So God’s word is described by Peter as living. Fine. But all things that move and have being are living, and they are, like our own fragile lives, doomed one day to die. But the other adjective further describes the word of God: enduring. That is something that cannot be said about any other living thing we know of, not in any ultimate sense. No living thing endures, not finally. But the living word of God endures. How long? The prophet Isaiah answered that centuries before Peter: “the word of the Lord endures forever.” Moreover, that is the very word Peter says was announced to us. It is unlike the perishable nature of the living things we see. This living thing endures, lasts, does not fade, wither, fall like the grass and the flower. Eternity and humanity touch in the space of these few verses, and we learn that our faith in Christ has brought us the very life of God, eternal, enduring, and very, very much alive.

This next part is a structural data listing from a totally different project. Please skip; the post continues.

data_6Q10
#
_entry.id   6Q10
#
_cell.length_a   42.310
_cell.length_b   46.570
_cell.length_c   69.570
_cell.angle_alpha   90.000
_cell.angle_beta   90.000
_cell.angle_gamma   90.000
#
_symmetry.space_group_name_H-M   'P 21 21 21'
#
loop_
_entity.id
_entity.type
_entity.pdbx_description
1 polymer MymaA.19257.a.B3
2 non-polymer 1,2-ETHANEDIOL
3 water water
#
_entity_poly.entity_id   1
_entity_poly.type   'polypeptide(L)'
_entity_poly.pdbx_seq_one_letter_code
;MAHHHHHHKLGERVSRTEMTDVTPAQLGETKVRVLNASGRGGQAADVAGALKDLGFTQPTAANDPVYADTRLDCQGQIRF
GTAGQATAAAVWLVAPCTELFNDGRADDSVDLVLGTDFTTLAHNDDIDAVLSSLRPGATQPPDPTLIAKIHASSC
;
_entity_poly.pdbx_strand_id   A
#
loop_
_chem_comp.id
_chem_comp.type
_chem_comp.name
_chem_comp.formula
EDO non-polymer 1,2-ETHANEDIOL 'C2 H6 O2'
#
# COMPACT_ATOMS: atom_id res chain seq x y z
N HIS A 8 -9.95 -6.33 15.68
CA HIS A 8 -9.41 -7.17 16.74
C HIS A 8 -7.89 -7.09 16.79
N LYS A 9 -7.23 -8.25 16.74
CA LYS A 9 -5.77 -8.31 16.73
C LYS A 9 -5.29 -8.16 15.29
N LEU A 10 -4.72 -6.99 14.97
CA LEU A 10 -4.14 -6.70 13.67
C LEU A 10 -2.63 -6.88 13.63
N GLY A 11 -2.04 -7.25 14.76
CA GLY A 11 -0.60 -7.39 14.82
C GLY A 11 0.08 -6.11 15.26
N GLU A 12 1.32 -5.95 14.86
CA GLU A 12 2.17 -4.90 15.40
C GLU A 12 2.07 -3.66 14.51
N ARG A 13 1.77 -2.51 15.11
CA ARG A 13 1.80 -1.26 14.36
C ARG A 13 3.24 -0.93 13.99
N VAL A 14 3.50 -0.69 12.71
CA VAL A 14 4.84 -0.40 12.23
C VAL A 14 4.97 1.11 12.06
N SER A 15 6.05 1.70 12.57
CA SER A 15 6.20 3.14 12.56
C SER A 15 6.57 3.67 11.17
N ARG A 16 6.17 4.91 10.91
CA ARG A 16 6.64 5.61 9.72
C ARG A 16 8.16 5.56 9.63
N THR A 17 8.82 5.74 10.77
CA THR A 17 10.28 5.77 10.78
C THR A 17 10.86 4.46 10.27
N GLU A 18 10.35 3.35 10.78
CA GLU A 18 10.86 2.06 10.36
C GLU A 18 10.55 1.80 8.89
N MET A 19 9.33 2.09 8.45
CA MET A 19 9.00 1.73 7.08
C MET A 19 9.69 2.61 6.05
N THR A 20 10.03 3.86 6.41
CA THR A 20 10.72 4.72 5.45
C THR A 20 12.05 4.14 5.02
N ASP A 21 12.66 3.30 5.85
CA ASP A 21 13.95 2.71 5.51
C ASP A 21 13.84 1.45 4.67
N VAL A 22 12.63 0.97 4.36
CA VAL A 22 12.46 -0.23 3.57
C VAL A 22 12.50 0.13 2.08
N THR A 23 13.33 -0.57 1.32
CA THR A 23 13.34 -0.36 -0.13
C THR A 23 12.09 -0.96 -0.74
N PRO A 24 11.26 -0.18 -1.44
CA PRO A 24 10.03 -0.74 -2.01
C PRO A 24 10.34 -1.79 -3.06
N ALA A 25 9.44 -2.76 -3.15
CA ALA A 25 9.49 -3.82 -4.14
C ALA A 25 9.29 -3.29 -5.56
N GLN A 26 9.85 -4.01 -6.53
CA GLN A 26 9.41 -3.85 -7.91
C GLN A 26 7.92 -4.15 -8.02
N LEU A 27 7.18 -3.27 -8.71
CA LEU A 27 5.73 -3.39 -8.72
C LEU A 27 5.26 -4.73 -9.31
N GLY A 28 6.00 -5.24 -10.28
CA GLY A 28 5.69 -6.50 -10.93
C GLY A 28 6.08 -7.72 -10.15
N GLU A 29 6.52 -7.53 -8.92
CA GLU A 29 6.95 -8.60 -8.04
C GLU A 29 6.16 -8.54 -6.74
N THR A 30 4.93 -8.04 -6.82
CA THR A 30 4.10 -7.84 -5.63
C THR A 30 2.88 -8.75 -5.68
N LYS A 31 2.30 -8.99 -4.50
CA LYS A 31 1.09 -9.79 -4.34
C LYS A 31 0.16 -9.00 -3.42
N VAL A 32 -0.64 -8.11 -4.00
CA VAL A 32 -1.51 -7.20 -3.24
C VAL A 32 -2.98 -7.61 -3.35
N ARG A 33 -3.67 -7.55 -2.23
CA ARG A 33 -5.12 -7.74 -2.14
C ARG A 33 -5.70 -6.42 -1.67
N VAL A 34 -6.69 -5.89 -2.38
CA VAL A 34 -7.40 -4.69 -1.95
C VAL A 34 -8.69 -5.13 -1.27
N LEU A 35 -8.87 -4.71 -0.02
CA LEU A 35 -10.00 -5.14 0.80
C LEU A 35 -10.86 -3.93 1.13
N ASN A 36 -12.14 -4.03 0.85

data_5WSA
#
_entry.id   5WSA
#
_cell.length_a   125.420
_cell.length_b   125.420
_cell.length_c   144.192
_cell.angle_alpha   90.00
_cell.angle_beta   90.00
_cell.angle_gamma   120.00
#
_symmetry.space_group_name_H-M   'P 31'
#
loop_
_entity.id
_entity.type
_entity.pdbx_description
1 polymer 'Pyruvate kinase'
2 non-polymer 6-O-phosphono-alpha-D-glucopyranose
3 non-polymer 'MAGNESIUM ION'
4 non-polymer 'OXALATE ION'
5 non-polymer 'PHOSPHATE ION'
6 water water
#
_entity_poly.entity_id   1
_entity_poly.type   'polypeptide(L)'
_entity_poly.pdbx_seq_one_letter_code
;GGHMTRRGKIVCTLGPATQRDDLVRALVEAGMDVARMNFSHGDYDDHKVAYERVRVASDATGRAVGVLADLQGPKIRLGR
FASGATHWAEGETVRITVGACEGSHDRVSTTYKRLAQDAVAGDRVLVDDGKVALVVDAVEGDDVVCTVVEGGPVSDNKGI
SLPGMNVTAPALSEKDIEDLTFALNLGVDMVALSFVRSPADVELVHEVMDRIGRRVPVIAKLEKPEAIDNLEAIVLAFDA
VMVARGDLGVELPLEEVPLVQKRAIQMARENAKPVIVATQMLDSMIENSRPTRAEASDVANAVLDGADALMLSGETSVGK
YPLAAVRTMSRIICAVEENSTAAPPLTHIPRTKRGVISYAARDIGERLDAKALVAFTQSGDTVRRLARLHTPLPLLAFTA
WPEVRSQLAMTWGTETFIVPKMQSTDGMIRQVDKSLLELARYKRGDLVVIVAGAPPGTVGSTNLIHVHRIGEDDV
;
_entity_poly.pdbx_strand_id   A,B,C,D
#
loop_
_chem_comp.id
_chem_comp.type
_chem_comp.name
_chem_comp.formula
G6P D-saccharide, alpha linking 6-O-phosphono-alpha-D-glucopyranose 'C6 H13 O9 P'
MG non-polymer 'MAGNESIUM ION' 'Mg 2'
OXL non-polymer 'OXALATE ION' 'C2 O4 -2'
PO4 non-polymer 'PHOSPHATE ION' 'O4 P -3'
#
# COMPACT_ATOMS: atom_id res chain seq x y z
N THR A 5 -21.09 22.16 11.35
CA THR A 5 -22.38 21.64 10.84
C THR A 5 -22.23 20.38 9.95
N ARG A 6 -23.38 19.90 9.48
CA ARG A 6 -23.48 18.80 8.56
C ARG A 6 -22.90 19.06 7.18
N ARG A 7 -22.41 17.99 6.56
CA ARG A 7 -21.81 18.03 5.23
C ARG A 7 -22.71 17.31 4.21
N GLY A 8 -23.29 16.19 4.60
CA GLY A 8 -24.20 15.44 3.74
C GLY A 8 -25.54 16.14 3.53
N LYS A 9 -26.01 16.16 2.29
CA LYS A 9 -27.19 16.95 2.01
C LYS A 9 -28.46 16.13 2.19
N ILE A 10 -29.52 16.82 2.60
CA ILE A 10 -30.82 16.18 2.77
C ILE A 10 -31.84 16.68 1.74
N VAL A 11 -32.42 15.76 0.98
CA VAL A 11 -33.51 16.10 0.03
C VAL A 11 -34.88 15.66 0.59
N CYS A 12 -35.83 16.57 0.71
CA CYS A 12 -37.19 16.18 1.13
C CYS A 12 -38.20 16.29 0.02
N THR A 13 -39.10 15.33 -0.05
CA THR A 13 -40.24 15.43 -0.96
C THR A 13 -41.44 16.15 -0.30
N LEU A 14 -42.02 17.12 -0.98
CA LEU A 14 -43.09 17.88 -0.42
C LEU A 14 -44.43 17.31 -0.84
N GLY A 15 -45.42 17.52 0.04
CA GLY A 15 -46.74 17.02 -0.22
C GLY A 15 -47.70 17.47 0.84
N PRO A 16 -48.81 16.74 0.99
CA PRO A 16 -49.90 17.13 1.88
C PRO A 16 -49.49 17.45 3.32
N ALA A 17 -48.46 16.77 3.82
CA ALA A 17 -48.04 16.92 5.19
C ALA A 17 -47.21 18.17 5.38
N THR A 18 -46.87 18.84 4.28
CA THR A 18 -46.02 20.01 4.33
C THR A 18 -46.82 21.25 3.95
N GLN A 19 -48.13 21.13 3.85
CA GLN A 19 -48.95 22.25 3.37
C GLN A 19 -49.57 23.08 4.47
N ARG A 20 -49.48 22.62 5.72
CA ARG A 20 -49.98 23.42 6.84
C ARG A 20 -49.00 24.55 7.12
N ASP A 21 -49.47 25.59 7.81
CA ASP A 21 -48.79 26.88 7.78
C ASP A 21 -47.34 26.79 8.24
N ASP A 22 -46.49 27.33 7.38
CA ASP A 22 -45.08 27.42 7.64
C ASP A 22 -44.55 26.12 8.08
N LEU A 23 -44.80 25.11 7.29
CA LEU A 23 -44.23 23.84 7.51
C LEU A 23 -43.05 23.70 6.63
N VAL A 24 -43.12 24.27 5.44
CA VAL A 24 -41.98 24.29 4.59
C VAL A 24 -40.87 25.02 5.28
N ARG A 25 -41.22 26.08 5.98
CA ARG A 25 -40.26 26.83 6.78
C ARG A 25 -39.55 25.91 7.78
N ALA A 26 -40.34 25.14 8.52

So, finally, what difference does all this make — holiness, perishable and imperishable, living and enduring, being born anew? Finally, the difference this makes in this world is that we have the only reason worth having, as Peter says, to “love one another deeply from the heart.” Make a brief recollection with me of Charles Manson or Jim Jones or Idi Amin, or Al Qaeda for a different view of what it means to be born anew to a different sort of word, a different sort of messiah, where self-proclaimed saviors force-march their disciples into the death house.